Of course, what happens when you beggar the food producers in northern Victoria is that you render inefficient and virtually obsolete a gravity fed irrigation system which does not depend on fossil fuels to push the water around. It is a completely gravity fed system, which requires no energy and which was producing food through what was called the food bowl of Australia. It is an absolutely appalling situation when agriculture in our country is under threat not just from drought caused by climate change but because of policy settings that this government has put in place with absolutely no consideration of the costs which its CPRS legislation will impose and without giving agriculture any chance to use offsets to try and mitigate those additional costs.

We know the food-manufacturing sector is going to face extraordinary hardship if it is not given some special carbon emissions considerations in terms of how it manages the reduction of greenhouse gas emissions into the future. The food-manufacturing sector of Australia is extraordinary in its quality and in its world’s best practice. It has hugely reduced its consumption of energy over time but it is going to be facing, for example, competition from New Zealand, the United States and the EU, where the agribusiness sectors have been given special carbon emissions consideration. They have been given incentives, not simply a hit over the head with a blunt instrument. So we are seeing agriculture facing the onslaught of climate change in the shape of floods, fires and drought but being given no policy settings which will help it continue to feed the country.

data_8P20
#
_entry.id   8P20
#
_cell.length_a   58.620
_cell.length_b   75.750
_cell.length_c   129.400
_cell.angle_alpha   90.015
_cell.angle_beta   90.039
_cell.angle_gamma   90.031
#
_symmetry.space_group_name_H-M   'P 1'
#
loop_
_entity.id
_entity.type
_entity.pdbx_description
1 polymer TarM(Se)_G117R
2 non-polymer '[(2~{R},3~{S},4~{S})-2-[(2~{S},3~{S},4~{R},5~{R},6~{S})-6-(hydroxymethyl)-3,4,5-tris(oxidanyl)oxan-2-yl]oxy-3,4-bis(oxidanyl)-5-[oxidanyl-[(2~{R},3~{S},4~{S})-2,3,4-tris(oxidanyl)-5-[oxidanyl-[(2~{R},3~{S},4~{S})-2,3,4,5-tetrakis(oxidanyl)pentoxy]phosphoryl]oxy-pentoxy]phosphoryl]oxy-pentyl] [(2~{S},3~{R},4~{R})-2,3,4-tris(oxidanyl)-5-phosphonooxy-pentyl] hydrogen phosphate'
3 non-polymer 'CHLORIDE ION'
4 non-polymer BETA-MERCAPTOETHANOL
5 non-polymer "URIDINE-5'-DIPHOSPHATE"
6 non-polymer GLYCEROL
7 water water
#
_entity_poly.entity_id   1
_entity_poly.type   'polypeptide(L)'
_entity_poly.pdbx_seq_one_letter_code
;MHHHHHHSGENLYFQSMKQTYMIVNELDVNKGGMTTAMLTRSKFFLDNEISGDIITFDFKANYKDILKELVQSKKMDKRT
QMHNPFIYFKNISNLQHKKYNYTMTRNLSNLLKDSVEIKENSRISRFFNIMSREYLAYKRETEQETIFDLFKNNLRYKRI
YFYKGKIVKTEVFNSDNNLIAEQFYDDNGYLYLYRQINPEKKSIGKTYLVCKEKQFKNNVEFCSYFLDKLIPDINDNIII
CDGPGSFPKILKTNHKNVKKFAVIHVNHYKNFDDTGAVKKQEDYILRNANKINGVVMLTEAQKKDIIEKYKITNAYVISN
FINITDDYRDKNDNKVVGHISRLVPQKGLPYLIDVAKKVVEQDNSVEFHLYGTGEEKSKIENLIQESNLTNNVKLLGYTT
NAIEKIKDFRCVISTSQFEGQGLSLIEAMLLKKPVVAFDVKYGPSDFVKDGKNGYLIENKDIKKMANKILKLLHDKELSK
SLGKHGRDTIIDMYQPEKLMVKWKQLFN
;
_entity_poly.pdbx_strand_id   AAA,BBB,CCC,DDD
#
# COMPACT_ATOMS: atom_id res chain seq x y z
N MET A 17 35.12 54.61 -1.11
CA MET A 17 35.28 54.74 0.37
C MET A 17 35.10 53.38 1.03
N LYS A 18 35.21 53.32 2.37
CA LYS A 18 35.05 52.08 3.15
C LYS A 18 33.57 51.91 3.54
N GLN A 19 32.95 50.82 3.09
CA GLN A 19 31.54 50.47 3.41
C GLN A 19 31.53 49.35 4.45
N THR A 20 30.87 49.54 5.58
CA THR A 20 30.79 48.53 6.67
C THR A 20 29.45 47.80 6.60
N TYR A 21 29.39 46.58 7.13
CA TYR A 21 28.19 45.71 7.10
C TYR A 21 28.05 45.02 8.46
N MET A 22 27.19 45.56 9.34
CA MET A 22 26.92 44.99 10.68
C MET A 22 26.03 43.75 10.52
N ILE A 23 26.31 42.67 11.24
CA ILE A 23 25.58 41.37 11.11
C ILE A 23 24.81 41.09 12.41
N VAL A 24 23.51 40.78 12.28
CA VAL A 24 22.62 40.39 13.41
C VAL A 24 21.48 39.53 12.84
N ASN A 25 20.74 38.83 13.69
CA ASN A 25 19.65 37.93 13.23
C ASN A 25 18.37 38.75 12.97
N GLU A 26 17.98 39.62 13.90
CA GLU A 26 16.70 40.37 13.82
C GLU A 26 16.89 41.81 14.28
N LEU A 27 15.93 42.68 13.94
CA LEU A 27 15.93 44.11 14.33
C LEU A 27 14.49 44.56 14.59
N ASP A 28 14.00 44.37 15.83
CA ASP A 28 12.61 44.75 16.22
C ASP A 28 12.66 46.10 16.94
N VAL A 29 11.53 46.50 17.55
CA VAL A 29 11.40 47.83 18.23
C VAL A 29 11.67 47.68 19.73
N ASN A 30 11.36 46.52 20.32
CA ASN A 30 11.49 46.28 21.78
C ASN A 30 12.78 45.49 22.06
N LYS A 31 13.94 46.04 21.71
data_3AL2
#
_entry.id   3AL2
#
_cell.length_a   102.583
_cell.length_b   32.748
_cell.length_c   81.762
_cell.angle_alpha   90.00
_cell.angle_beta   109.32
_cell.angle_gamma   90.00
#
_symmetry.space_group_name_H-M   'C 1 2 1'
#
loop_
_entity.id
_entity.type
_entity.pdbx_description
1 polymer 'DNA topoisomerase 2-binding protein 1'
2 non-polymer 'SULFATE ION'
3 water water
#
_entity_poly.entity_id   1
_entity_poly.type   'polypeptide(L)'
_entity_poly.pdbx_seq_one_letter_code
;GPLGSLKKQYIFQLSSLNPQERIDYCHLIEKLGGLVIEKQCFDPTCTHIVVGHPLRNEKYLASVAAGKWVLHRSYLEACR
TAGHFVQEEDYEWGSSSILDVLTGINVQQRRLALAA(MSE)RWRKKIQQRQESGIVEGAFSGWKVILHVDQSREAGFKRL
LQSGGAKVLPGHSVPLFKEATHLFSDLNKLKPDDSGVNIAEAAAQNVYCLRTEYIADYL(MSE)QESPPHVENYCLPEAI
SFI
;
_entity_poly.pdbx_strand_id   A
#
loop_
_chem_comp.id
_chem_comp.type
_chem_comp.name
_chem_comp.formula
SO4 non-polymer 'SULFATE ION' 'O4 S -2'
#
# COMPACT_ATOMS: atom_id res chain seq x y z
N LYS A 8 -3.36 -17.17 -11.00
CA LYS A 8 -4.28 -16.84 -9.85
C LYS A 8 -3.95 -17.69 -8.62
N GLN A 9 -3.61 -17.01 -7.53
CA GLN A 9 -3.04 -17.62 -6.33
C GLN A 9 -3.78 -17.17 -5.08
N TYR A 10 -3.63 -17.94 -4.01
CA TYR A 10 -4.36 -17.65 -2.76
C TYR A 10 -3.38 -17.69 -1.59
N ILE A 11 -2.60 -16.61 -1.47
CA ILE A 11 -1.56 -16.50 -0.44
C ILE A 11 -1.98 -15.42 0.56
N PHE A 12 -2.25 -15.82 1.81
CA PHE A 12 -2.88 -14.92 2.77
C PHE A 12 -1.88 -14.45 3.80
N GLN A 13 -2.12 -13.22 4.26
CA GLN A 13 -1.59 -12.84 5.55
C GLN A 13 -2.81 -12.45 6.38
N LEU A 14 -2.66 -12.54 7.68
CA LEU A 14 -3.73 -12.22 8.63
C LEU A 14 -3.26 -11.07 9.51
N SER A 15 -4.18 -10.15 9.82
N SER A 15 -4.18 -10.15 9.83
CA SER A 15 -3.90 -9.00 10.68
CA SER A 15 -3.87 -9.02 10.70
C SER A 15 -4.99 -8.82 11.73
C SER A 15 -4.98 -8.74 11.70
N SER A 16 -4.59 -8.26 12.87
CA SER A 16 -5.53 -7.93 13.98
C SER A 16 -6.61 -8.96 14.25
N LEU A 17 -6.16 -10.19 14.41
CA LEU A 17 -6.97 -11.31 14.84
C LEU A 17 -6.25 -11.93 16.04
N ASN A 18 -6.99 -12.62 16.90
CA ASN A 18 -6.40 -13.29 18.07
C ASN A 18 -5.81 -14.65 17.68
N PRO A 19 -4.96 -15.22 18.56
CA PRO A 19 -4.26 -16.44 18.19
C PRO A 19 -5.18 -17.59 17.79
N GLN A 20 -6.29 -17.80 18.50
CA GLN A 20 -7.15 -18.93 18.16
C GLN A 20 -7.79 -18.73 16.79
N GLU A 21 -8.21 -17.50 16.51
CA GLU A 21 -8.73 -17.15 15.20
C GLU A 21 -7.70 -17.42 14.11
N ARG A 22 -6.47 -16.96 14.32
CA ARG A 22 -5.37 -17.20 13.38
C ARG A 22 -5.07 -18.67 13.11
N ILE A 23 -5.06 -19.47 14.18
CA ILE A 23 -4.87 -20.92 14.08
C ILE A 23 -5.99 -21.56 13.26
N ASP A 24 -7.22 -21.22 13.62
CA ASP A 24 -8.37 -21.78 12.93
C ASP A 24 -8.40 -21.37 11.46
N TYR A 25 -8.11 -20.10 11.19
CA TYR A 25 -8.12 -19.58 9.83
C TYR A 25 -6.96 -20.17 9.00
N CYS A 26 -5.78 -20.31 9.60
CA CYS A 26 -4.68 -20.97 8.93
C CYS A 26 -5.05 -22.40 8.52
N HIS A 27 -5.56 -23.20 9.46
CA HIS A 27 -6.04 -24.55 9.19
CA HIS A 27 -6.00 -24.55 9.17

I think we need our consumers, Australian men and women who go shopping, to start to ask themselves: do you really want to scan the shelves in the fresh food market section or the processed food section and find nothing that has been home grown? Today we met with representatives of the horticulture industry. They are in despair. They have tried to meet with the Minister for Employment and Workplace Relations, Minister Julia Gillard, to explain that the new conditions that they are supposed to work under with workforce agreements or the new settings for penalty rates, weekend rates and so on are going to double their costs for employing labour. People from the food manufacturing sector have also been trying to meet Senator Penny Wong, the Minister for Climate Change and Water, to say, ‘Please, will you understand the impacts of not giving us certainty about our policy settings, not taking into consideration our export exposure and our energy intensive characteristics? Give us a chance to survive in the new world.’